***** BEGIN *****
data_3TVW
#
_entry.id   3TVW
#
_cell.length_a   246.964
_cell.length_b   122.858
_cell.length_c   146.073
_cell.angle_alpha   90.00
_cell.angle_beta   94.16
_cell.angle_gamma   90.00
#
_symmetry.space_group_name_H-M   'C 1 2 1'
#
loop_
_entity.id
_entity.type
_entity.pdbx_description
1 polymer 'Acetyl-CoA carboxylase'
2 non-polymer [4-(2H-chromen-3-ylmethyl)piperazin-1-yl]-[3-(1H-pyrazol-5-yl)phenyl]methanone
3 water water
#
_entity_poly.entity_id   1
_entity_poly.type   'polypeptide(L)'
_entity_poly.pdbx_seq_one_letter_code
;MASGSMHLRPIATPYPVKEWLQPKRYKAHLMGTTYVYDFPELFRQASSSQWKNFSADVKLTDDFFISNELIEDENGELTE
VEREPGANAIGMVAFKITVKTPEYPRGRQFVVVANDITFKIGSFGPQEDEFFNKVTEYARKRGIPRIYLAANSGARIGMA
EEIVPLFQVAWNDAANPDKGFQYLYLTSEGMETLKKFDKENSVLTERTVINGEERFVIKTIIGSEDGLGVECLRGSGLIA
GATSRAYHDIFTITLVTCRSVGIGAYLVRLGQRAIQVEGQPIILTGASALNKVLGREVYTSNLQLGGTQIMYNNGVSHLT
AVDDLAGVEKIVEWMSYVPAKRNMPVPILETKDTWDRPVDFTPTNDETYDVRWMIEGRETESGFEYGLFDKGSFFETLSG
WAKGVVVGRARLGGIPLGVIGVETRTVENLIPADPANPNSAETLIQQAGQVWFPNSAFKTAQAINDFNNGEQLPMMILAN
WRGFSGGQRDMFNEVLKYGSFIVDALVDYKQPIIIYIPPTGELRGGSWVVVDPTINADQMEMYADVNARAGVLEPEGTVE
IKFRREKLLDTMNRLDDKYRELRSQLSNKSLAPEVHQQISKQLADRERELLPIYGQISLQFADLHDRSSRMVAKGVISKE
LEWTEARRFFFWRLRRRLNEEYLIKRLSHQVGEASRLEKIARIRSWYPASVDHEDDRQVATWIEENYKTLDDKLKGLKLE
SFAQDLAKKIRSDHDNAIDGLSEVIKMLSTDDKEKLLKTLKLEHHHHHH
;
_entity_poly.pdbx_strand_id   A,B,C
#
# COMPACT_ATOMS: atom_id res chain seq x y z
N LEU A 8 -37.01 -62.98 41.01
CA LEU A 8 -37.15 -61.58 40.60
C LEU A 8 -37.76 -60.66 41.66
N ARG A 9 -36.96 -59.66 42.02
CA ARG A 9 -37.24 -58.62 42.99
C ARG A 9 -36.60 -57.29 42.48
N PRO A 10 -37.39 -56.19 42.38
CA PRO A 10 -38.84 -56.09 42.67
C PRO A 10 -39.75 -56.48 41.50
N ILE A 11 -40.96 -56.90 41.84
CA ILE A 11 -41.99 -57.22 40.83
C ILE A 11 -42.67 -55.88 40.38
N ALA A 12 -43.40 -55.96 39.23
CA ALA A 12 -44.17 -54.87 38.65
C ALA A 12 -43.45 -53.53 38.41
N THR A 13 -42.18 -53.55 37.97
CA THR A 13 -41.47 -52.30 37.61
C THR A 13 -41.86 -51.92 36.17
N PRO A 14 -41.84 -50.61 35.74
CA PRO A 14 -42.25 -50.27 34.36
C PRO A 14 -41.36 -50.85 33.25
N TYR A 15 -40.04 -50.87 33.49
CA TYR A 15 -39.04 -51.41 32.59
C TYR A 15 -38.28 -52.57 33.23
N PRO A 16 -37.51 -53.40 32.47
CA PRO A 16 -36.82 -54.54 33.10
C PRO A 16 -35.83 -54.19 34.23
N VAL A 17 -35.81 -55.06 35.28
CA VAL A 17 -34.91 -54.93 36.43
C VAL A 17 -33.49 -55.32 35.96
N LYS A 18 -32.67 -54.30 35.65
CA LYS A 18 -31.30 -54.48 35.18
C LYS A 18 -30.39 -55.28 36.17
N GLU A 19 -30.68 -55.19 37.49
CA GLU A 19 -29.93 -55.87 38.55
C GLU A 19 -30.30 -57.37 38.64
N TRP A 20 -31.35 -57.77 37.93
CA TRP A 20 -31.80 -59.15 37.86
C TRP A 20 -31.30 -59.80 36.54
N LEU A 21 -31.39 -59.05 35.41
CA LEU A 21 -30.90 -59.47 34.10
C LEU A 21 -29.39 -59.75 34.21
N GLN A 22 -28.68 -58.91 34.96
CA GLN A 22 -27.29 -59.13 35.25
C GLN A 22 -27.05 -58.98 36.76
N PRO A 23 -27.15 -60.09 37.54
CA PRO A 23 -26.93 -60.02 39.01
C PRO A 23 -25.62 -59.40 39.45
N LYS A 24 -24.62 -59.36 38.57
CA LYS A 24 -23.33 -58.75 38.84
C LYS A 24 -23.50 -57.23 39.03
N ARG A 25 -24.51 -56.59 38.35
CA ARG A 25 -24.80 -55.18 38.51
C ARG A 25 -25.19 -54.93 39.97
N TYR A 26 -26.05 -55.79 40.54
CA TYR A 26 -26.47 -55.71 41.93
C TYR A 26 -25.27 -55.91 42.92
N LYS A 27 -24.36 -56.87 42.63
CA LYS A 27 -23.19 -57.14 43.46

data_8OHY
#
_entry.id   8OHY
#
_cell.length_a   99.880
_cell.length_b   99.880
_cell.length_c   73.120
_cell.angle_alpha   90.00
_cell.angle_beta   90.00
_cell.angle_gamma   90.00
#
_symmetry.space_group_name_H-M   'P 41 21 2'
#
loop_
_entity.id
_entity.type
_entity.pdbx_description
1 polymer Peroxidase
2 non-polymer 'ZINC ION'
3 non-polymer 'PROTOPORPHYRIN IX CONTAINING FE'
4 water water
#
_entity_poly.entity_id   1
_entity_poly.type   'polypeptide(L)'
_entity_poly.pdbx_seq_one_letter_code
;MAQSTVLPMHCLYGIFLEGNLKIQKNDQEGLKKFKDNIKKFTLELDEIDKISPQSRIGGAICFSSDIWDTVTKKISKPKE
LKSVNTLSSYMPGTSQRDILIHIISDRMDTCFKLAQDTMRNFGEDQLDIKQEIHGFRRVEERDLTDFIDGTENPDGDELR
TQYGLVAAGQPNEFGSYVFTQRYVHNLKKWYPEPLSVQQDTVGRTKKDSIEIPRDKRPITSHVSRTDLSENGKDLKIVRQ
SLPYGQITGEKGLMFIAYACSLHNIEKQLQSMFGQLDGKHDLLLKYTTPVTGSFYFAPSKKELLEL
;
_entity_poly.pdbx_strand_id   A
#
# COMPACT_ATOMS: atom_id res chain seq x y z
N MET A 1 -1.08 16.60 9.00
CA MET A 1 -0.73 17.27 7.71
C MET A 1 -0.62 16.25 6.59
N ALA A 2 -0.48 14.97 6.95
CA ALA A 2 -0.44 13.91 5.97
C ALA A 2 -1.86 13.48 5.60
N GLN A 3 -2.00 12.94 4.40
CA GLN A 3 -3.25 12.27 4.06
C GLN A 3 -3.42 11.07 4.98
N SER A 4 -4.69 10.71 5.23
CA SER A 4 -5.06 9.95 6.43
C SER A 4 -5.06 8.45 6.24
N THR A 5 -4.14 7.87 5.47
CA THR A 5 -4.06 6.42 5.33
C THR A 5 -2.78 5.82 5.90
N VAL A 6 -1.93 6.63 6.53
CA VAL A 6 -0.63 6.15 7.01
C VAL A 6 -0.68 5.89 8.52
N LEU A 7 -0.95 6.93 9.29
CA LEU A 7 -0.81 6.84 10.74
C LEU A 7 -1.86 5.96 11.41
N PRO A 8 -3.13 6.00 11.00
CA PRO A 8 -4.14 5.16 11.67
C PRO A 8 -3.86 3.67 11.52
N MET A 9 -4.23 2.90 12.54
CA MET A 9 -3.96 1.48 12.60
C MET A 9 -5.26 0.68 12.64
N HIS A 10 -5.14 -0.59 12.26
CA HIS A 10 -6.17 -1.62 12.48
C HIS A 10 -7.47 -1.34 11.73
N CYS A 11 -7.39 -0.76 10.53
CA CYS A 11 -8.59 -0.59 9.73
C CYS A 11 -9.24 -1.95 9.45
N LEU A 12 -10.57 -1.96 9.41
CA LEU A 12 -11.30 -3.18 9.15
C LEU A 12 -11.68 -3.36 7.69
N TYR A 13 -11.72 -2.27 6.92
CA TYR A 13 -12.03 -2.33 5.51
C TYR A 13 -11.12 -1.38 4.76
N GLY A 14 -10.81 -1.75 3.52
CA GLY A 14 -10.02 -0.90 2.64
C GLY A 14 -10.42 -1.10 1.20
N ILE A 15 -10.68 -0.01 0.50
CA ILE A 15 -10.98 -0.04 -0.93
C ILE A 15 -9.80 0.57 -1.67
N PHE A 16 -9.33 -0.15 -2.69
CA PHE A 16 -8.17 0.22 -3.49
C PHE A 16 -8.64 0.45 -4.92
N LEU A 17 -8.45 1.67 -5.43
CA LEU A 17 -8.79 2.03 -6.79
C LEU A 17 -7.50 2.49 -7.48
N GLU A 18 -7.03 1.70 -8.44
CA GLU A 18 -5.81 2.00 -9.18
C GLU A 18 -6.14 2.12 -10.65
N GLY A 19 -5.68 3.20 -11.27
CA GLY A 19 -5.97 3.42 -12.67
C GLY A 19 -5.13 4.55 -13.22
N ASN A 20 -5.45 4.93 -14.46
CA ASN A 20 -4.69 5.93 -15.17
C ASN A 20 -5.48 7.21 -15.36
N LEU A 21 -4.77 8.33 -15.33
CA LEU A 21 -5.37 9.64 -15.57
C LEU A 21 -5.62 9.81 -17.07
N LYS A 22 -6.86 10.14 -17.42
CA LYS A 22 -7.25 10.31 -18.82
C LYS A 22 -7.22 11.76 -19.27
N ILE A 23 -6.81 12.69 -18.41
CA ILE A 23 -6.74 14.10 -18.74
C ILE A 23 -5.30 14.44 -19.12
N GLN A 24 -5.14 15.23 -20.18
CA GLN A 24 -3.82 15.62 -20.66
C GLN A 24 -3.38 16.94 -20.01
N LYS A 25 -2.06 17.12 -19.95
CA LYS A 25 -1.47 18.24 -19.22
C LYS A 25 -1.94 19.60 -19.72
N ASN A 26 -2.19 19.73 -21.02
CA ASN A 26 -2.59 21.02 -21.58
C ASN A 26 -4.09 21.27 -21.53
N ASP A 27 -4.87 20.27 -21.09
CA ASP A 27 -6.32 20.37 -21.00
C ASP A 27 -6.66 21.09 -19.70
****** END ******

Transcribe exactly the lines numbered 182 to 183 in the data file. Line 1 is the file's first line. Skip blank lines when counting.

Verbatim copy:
N GLU A 18 -7.03 1.70 -8.44
CA GLU A 18 -5.81 2.00 -9.18